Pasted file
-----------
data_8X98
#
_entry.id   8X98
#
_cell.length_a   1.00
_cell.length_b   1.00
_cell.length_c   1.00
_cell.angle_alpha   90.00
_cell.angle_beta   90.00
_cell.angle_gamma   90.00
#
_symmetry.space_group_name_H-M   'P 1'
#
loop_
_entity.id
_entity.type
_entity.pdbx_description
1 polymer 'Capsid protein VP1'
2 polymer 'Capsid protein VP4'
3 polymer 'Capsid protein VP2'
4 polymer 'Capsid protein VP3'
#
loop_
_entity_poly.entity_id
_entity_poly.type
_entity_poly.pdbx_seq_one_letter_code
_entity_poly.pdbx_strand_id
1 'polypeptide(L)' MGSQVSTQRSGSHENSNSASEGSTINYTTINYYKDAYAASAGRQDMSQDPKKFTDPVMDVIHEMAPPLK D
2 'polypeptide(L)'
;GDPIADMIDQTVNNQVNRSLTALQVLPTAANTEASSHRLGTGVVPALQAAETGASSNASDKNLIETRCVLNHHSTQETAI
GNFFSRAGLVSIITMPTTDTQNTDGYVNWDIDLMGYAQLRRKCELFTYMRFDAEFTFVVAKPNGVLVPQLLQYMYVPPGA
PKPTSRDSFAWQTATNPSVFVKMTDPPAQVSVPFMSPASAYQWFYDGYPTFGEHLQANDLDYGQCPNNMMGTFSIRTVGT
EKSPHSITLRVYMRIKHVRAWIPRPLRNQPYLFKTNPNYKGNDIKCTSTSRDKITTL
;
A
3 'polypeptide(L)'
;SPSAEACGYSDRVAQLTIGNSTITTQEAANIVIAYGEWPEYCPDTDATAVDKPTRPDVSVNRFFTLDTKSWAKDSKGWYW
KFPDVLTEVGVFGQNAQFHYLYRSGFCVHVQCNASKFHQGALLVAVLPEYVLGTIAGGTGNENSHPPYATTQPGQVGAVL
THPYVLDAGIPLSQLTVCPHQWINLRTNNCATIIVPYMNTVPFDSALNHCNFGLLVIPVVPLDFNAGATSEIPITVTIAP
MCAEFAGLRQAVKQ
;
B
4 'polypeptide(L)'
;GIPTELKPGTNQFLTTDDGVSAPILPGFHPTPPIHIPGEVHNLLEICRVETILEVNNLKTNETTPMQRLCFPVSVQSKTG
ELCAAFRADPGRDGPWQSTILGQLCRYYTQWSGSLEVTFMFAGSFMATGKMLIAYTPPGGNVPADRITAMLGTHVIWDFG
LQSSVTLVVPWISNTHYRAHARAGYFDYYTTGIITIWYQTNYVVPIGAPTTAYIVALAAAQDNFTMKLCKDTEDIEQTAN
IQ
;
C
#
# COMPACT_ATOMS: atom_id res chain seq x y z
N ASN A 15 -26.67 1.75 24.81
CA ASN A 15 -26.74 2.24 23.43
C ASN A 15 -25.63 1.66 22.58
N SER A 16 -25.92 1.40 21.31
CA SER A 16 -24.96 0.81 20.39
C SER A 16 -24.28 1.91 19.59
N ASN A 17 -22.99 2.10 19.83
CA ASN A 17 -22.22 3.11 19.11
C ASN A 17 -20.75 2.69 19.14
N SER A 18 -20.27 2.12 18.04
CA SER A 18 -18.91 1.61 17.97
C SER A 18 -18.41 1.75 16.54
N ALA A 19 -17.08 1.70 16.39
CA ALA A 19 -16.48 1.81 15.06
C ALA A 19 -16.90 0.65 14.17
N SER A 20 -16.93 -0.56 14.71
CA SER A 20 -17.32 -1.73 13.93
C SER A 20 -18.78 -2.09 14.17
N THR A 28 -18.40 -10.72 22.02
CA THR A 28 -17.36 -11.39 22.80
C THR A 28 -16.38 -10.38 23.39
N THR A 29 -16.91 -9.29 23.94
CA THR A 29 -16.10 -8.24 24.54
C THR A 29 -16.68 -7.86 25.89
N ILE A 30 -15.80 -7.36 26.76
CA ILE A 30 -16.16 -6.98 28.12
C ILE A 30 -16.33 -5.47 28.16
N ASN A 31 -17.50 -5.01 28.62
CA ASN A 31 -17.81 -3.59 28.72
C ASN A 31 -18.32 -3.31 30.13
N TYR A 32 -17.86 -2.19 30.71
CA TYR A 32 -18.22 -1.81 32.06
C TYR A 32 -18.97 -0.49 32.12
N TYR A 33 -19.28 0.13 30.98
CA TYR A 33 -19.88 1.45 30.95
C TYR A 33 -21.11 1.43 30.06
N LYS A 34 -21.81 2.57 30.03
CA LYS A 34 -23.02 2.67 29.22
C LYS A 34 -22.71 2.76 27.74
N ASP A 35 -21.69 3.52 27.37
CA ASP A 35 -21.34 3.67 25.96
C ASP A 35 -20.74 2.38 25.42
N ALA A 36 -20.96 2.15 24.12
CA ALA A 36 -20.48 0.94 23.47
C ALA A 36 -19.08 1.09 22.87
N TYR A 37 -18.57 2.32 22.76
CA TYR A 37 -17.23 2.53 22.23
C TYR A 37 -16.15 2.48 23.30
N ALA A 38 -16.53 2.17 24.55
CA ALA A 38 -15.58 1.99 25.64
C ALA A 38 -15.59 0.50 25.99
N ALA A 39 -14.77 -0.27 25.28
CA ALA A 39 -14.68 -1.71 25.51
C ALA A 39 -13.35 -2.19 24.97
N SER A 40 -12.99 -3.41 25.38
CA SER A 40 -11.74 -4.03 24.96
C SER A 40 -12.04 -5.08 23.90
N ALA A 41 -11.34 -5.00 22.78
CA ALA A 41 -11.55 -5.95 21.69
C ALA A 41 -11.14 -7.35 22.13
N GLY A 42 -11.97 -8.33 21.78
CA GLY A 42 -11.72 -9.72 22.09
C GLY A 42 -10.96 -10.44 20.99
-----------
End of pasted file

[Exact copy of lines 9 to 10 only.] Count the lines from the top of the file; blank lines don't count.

_cell.angle_beta   90.00
_cell.angle_gamma   90.00